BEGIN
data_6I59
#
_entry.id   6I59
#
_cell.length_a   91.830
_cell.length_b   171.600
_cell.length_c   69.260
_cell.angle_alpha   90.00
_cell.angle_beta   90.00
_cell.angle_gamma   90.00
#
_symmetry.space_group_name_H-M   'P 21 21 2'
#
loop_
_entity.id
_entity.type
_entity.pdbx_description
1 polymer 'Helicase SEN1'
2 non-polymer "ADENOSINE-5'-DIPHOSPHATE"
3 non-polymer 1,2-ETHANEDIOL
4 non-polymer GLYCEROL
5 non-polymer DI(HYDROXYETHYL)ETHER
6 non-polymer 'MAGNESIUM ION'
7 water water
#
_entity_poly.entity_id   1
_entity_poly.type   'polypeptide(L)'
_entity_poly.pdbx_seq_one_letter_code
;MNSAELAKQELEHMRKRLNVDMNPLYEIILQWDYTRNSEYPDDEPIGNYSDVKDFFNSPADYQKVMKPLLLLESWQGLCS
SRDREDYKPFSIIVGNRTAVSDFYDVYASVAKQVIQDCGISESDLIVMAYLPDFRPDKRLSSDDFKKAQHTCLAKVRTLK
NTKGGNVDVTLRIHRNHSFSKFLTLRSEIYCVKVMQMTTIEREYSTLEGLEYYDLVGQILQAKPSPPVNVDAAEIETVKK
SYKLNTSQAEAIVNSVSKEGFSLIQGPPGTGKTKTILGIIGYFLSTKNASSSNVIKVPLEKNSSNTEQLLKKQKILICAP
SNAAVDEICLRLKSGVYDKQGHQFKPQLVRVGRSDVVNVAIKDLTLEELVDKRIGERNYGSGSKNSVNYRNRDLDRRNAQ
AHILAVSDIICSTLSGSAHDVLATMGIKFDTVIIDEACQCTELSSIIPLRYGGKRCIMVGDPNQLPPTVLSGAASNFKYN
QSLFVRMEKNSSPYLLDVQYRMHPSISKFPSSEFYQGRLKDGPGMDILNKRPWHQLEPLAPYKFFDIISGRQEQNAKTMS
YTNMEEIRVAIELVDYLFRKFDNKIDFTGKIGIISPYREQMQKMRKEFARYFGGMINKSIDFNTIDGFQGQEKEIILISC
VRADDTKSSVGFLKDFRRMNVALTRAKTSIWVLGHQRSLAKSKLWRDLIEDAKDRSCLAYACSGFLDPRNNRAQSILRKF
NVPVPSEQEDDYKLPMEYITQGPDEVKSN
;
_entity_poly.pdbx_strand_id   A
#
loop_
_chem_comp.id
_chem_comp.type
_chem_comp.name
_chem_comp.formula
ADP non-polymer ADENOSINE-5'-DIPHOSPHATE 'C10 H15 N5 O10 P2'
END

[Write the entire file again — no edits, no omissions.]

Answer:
data_6I59
#
_entry.id   6I59
#
_cell.length_a   91.830
_cell.length_b   171.600
_cell.length_c   69.260
_cell.angle_alpha   90.00
_cell.angle_beta   90.00
_cell.angle_gamma   90.00
#
_symmetry.space_group_name_H-M   'P 21 21 2'
#
loop_
_entity.id
_entity.type
_entity.pdbx_description
1 polymer 'Helicase SEN1'
2 non-polymer "ADENOSINE-5'-DIPHOSPHATE"
3 non-polymer 1,2-ETHANEDIOL
4 non-polymer GLYCEROL
5 non-polymer DI(HYDROXYETHYL)ETHER
6 non-polymer 'MAGNESIUM ION'
7 water water
#
_entity_poly.entity_id   1
_entity_poly.type   'polypeptide(L)'
_entity_poly.pdbx_seq_one_letter_code
;MNSAELAKQELEHMRKRLNVDMNPLYEIILQWDYTRNSEYPDDEPIGNYSDVKDFFNSPADYQKVMKPLLLLESWQGLCS
SRDREDYKPFSIIVGNRTAVSDFYDVYASVAKQVIQDCGISESDLIVMAYLPDFRPDKRLSSDDFKKAQHTCLAKVRTLK
NTKGGNVDVTLRIHRNHSFSKFLTLRSEIYCVKVMQMTTIEREYSTLEGLEYYDLVGQILQAKPSPPVNVDAAEIETVKK
SYKLNTSQAEAIVNSVSKEGFSLIQGPPGTGKTKTILGIIGYFLSTKNASSSNVIKVPLEKNSSNTEQLLKKQKILICAP
SNAAVDEICLRLKSGVYDKQGHQFKPQLVRVGRSDVVNVAIKDLTLEELVDKRIGERNYGSGSKNSVNYRNRDLDRRNAQ
AHILAVSDIICSTLSGSAHDVLATMGIKFDTVIIDEACQCTELSSIIPLRYGGKRCIMVGDPNQLPPTVLSGAASNFKYN
QSLFVRMEKNSSPYLLDVQYRMHPSISKFPSSEFYQGRLKDGPGMDILNKRPWHQLEPLAPYKFFDIISGRQEQNAKTMS
YTNMEEIRVAIELVDYLFRKFDNKIDFTGKIGIISPYREQMQKMRKEFARYFGGMINKSIDFNTIDGFQGQEKEIILISC
VRADDTKSSVGFLKDFRRMNVALTRAKTSIWVLGHQRSLAKSKLWRDLIEDAKDRSCLAYACSGFLDPRNNRAQSILRKF
NVPVPSEQEDDYKLPMEYITQGPDEVKSN
;
_entity_poly.pdbx_strand_id   A
#
loop_
_chem_comp.id
_chem_comp.type
_chem_comp.name
_chem_comp.formula
ADP non-polymer ADENOSINE-5'-DIPHOSPHATE 'C10 H15 N5 O10 P2'